legal resources necessary to hold negligent facilities accountable.
Davis Life Care Center Abuse and Neglect Attorneys
The rate of senior citizens entering their retirement years has never been higher. The increased need for additional nursing home beds and long-term care facilities has risen dramatically as well. Unfortunately, the rise in abuse and neglect in nursing facilities has caused severe problems for many family members to worry about their loved one remaining safe in a compassionate environment. Our nursing home abuse affiliated attorneys in Arkansas have helped many Jefferson County victims seek financial compensation to recover their damages and hold those responsible for causing their harm legally accountable. Let our network of lawyers begin working on your case today.
Davis Life Care Center
This nursing center is a "not for profit" facility providing services and cares to residents of Pine Bluff and Jefferson County, Arkansas. The 177-certified bed long-term care home is located at:
6810 South Hazel
Pine Bluff, Arkansas, 71603
Financial Penalties and Violations
Arkansas and federal agencies have the legal responsibility of monitoring every nursing home and imposing monetary fines or denying reimbursement payments through Medicare when investigators identify serious violations and deficiencies. These penalties are typically imposed when the violation is severe and harmed or could have harmed a resident. Over the last three years, surveyors levied a significant fine against Davis Life Care Center on August 4, 2017, for $166,794 and denied payment for medical services on the same date due to substandard care. Also, the facility received twenty-one formally filed complaints of the last thirty-six months. Additional documentation about fines and penalties can be found on the Arkansas Adult Protective Services website concerning this nursing facility.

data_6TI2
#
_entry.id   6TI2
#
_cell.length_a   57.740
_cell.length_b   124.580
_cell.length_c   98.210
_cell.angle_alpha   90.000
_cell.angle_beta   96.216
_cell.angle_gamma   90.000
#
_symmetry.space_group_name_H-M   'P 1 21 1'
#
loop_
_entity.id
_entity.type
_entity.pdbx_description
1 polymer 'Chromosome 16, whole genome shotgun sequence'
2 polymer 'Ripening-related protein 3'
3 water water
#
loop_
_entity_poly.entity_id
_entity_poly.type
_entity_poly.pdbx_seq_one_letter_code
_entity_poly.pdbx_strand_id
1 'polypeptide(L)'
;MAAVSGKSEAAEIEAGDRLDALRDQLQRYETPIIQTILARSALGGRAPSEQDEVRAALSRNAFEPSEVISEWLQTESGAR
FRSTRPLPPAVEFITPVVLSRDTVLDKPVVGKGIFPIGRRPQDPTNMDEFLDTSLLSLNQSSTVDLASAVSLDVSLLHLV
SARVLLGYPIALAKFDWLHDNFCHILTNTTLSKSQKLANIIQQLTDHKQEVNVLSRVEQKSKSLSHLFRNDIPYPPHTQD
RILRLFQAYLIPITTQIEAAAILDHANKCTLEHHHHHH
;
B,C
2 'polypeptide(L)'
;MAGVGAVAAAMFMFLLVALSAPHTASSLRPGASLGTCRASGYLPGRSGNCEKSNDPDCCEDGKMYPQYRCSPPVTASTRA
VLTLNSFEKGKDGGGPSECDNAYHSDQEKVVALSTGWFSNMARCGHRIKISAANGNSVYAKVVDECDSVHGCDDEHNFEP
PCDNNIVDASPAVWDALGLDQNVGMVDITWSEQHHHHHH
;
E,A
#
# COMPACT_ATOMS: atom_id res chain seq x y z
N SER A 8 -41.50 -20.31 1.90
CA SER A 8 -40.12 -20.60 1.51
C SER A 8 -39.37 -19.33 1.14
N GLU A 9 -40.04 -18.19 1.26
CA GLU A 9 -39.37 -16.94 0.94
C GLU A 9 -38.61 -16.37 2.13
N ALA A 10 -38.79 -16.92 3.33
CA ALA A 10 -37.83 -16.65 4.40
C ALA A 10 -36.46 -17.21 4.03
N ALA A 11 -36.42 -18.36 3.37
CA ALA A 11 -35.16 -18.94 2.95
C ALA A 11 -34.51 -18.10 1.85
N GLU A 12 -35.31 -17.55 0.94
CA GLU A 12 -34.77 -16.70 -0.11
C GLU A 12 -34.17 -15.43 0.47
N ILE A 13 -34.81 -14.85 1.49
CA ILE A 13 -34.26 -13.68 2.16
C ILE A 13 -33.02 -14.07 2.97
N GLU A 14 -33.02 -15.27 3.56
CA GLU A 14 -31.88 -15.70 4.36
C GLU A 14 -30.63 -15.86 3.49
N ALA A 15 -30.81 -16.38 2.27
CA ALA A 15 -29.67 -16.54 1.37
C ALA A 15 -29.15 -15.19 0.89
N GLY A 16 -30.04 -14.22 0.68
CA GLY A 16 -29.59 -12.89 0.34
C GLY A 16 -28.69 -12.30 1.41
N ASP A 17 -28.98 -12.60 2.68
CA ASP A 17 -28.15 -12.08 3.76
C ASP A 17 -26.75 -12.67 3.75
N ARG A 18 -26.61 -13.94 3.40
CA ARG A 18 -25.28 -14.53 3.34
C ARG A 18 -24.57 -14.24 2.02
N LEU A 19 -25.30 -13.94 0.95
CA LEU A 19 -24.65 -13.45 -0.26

Fined $166,794 for substandard care
Pine Bluff Arkansas Nursing Home Patients Safety Concerns
The state of Arkansas regularly updates their long-term care home database system with complete details of all filed complaints, safety concerns, opened investigations, health violations, incident inquiries, and dangerous hazards. The search results can be found on numerous online sites including the AR Department of Public Health and Medicare.gov.
According to Medicare, this nursing home maintains an overall rating of one out of five stars, including one out of five stars concerning health inspections, one out of five stars for staffing issues and three out of five stars for quality measures. The Jefferson County neglect attorneys at Nursing Home Law Center have found serious deficiencies and safety concerns at Davis Life Care Center that include:
- Failure to Immediately Notify the Resident, the Resident's Doctor or Family Members of a Change in the Resident's Condition Including a Decline in Their Health or Injury
- Failure to Notify Physician of a Change in the Resident's Condition – AR State Inspector
- Failure to Store, Cook and Serve Food in a Safe and Clean Way